8 found
Order:
  1.  49
    Liberal Political Theory and the Cultural Migration of Ideas: The Case of Secularism in India.Jakob De Roover - 2011 - Political Theory 39 (5):571-599.
    The principles of liberal political theory are often said to be “freestanding.” Are they indeed sufficiently detached from the cultural setting where they emerged to be intelligible to people with other backgrounds? To answer this question, this essay examines the Indian secularism debate and develops a hypothesis on the process whereby liberal principles crystallized in the West and spread elsewhere. It argues that the secularization of western political thought has not produced independent rational principles, but transformed theological ideas into the (...)
    Direct download (3 more)  
     
    Export citation  
     
    Bookmark   3 citations  
  2. The Secular State and Religious Conflict: Liberal Neutrality and the Indian Case of Pluralism.S. N. Balagangadhara & Jakob De Roover - 2007 - Journal of Political Philosophy 15 (1):67–92.
    Direct download (5 more)  
     
    Export citation  
     
    Bookmark   2 citations  
  3.  4
    Aspects of Locke.James Farr, Jakob de Roover, Sn Balagangadhara & Léonard C. Feldman - 2008 - Political Theory 36 (4):495-577.
    This essay systematically reformulates an earlier argument about Locke and new world slavery, adding attention to Indians, natural law, and Locke's reception. Locke followed Grotian natural law in constructing a just-war theory of slavery. Unlike Grotius, though, he severely restricted the theory, making it inapplicable to America. It only fit resistance to “absolute power” in Stuart England. Locke was nonetheless an agent of British colonialism who issued instructions governing slavery. Yet they do not inform his theory—or vice versa. This creates (...)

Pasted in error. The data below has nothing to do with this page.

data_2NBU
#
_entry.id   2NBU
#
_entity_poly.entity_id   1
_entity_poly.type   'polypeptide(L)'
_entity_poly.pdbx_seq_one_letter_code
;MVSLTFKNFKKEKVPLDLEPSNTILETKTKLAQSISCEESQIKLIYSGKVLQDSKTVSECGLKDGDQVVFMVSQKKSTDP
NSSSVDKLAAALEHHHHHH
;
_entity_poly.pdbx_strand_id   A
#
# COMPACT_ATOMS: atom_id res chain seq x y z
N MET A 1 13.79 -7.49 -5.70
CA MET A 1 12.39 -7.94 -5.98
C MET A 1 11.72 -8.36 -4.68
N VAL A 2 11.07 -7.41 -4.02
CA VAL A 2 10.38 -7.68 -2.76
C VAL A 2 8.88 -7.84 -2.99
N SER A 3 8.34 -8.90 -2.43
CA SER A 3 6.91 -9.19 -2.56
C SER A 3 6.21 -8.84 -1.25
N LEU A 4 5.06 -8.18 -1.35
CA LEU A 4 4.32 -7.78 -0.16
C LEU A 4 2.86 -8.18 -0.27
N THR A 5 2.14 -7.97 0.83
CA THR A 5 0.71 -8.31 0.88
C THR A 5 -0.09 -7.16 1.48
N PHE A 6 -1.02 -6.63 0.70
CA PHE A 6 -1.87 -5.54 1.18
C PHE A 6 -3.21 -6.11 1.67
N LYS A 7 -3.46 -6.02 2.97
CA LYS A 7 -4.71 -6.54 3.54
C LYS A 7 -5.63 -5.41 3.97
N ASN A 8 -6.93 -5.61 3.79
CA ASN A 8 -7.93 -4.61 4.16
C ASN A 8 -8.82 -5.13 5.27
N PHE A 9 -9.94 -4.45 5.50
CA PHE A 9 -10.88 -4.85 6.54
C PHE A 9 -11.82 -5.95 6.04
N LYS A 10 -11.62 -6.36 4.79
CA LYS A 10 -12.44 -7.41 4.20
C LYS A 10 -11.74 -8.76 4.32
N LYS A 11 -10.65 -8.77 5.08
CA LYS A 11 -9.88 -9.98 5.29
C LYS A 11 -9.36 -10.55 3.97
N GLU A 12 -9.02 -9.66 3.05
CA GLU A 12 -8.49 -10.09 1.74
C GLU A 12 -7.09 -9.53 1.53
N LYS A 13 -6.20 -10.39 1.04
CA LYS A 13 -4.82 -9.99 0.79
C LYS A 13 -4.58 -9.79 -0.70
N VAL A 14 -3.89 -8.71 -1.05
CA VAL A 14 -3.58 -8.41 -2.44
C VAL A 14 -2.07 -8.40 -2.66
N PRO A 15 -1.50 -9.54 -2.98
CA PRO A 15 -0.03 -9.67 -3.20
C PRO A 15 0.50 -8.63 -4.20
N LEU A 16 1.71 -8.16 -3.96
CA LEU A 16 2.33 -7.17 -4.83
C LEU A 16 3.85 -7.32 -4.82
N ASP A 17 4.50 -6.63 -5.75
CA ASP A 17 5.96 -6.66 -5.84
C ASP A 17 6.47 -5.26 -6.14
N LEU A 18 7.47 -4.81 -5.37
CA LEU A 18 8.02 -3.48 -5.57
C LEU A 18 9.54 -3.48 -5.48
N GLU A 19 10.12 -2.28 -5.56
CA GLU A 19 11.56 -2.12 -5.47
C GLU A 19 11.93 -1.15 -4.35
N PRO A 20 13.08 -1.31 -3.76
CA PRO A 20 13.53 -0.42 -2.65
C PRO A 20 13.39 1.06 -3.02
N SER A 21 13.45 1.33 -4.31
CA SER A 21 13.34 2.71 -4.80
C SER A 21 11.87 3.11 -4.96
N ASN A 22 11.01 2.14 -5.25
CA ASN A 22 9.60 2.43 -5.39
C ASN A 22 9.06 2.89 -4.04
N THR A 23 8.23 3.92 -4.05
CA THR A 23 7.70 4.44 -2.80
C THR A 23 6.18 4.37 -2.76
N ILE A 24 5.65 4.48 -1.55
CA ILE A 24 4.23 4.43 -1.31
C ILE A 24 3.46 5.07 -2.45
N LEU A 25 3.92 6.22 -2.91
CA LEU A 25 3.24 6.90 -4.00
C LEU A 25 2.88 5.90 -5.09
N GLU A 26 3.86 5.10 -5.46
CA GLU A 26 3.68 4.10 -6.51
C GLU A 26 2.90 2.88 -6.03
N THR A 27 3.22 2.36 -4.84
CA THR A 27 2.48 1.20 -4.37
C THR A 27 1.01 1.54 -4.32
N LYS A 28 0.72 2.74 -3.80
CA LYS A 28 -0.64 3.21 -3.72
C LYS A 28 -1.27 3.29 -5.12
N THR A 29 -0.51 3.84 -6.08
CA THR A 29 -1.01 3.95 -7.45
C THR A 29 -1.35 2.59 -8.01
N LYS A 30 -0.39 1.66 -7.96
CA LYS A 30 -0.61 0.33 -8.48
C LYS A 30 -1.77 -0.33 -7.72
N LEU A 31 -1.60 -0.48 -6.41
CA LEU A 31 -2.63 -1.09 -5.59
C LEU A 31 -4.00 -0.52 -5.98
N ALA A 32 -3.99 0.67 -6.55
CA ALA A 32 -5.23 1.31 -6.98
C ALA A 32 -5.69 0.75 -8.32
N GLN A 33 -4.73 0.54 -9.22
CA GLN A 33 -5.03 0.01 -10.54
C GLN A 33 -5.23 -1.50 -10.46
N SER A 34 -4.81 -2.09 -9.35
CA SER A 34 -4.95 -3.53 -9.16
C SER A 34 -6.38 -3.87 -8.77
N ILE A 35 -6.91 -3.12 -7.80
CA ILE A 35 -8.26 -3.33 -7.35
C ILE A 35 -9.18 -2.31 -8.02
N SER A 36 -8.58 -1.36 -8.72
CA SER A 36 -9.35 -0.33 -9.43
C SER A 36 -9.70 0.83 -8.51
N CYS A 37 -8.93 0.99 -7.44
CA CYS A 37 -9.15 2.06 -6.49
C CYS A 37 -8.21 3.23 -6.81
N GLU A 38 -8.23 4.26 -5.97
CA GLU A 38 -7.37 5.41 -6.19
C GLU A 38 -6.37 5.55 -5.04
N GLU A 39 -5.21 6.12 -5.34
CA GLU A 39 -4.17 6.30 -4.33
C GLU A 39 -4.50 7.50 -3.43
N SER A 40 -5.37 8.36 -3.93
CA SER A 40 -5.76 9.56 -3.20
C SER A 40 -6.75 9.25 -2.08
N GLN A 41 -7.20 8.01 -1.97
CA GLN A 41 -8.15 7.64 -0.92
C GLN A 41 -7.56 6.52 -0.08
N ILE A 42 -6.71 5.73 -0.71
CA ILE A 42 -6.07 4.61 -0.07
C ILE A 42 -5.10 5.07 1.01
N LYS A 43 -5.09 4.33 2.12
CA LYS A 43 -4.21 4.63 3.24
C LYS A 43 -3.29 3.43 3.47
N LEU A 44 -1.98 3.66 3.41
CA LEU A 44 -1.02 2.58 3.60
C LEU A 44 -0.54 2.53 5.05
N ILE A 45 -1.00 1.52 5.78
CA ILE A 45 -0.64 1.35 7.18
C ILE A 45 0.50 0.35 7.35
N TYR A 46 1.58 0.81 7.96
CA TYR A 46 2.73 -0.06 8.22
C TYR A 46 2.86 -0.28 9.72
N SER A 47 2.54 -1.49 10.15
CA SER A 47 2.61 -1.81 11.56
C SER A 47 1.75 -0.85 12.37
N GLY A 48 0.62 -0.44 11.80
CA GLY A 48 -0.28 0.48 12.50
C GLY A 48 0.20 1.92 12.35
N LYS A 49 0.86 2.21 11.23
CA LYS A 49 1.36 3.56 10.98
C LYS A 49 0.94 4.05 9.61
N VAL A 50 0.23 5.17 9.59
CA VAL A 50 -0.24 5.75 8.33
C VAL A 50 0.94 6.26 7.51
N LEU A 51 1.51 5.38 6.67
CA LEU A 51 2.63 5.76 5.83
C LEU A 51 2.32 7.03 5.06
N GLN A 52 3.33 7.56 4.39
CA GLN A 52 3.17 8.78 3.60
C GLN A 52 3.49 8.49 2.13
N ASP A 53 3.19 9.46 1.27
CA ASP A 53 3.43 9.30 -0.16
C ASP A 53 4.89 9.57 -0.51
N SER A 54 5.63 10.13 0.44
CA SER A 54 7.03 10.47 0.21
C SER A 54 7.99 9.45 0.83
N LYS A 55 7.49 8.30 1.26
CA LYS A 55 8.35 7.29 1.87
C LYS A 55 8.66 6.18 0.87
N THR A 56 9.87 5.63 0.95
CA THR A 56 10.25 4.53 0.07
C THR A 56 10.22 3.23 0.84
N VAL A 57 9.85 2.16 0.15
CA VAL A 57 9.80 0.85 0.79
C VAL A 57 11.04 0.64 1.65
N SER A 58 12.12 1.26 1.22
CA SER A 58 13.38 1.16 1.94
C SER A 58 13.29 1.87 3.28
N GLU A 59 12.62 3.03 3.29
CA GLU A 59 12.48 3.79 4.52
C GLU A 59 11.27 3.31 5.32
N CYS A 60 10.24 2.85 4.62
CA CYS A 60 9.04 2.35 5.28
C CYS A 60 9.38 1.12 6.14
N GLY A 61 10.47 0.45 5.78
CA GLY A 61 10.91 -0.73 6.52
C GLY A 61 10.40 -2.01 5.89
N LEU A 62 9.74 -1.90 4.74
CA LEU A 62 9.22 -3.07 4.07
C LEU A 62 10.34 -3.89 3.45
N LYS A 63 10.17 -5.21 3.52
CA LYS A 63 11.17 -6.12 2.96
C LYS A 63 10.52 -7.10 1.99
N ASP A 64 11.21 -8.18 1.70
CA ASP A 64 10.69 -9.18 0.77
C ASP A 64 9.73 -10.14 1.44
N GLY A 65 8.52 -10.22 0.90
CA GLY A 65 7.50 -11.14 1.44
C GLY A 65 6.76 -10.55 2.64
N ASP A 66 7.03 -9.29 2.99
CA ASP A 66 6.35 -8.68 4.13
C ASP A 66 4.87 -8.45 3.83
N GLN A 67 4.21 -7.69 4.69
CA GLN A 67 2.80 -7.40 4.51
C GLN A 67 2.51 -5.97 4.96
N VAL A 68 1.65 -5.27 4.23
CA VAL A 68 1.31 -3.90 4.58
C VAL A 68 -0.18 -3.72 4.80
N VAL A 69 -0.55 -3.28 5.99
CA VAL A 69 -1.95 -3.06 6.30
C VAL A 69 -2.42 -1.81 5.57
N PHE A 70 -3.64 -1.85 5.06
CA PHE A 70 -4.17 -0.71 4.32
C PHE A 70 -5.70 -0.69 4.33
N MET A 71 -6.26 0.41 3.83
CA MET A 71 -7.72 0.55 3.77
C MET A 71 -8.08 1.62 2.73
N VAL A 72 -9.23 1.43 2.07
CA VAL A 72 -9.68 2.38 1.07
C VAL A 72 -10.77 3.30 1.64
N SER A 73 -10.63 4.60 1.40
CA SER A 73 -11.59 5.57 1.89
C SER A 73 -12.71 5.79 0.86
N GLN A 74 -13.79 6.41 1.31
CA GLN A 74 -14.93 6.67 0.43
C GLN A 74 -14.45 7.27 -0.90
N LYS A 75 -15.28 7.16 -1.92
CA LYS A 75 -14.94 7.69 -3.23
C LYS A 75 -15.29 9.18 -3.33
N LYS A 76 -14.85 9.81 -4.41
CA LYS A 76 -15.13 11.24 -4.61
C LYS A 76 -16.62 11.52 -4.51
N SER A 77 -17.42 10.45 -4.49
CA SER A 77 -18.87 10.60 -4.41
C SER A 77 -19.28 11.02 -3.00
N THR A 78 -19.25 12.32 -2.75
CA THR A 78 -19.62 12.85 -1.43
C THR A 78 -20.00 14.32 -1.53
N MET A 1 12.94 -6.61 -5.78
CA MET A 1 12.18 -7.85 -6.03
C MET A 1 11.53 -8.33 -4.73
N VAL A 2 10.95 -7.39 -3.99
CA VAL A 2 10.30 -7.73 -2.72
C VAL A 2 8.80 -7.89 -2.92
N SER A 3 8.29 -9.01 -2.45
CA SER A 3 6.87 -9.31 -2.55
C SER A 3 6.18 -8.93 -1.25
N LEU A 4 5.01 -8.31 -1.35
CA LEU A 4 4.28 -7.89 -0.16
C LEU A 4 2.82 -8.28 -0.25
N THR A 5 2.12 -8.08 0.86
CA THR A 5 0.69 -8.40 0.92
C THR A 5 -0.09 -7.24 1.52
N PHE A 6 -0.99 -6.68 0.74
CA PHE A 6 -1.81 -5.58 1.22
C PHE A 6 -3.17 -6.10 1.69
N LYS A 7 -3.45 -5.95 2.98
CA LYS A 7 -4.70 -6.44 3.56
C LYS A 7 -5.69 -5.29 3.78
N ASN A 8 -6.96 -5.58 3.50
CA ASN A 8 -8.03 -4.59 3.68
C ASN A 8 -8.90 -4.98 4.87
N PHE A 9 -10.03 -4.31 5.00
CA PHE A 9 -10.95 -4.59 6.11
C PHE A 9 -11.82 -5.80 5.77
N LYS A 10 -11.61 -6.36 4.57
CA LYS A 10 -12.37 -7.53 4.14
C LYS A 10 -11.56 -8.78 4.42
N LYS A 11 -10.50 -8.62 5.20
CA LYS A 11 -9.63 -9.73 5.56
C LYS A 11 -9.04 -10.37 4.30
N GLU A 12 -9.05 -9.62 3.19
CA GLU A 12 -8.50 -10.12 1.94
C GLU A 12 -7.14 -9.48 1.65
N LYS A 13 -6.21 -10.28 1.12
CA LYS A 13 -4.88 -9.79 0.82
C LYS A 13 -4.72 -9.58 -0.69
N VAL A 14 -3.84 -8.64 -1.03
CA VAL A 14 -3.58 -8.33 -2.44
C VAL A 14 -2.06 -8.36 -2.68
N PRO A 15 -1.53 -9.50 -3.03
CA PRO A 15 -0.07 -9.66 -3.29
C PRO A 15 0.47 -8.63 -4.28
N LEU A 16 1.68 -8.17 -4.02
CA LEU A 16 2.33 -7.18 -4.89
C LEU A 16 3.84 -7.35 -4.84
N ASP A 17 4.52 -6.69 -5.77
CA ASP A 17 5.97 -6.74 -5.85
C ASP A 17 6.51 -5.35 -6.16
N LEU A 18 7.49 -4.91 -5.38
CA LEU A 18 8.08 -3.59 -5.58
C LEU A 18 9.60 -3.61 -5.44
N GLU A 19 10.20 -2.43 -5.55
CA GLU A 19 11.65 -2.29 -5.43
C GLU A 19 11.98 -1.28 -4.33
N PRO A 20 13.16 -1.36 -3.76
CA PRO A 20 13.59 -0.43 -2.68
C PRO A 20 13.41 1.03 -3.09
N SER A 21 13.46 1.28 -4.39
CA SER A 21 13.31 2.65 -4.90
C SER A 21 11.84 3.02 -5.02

Direct download (2 more)  
     
    Export citation  
     
    Bookmark   3 citations  
  4.  20
    John Locke, Christian Liberty, and the Predicament of Liberal Toleration.Jakob De Roover & S. N. Balagangadhara - 2008 - Political Theory 36 (4):523-549.
    Recently, scholars have disputed whether Locke's political theory should be read as the groundwork of secular liberalism or as a Protestant political theology. Focusing on Locke's mature theory of toleration, the article raises a central question: What if these two readings are compatible? That is, what would be the consequences if Locke's political philosophy has theological foundations, but has also given shape to secular liberalism? Examining Locke's theory in the Letter Concerning Toleration, the article argues that this is indeed the (...)
    Direct download (2 more)  
     
    Export citation  
     
    Bookmark   2 citations  
  5.  75
    The Saint, the Criminal and the Terrorist: Towards a Hypothesis on Terrorism.S. N. Balagangadhara & Jakob De Roover - 2010 - Journal of Political Philosophy 18 (1):1-15.
    Direct download  
     
    Export citation  
     
    Bookmark  
  6.  2
    Cultures Differ Differently: Selected Essays of S.N. Balagangadhara.Jakob De Roover & Sarika Rao - 2021 - Routledge India.
    This book presents essays by contemporary thinker and social scientist S. N. Balagangadhara which develop an alternative theoretical framework for a comparative study of Western and Asian cultures. It explores cultural difference in psychology, political theory, ethics, religion, sociology, translation, law, Indology, and philosophy.
    No categories
    Direct download (2 more)  
     
    Export citation  
     
    Bookmark  
  7. On the Road to Renaissance? [REVIEW]Jakob De Roover - 2016 - International Journal of Hindu Studies 20 (3):373-383.
    Direct download  
     
    Export citation  
     
    Bookmark  
  8.  21
    Liberty, Tyranny and the Will of God.Jakob De Roover & S. N. Balagangadhara - 2009 - History of Political Thought 30 (1):111-139.
    Early modern political thought transformed toleration from a prudential consideration into a moral obligation. Three questions need to be answered by any explanation of this transition: Did religious toleration really become an obligation of the state in this period? If this was the case, how could tolerating heresy and idolatry possibly become a moral duty to Christians? How could Europeans both condemn practices as idolatrous and immoral, and yet insist that these practices ought to be tolerated? To answer these questions, (...)
    Direct download  
     
    Export citation  
     
    Bookmark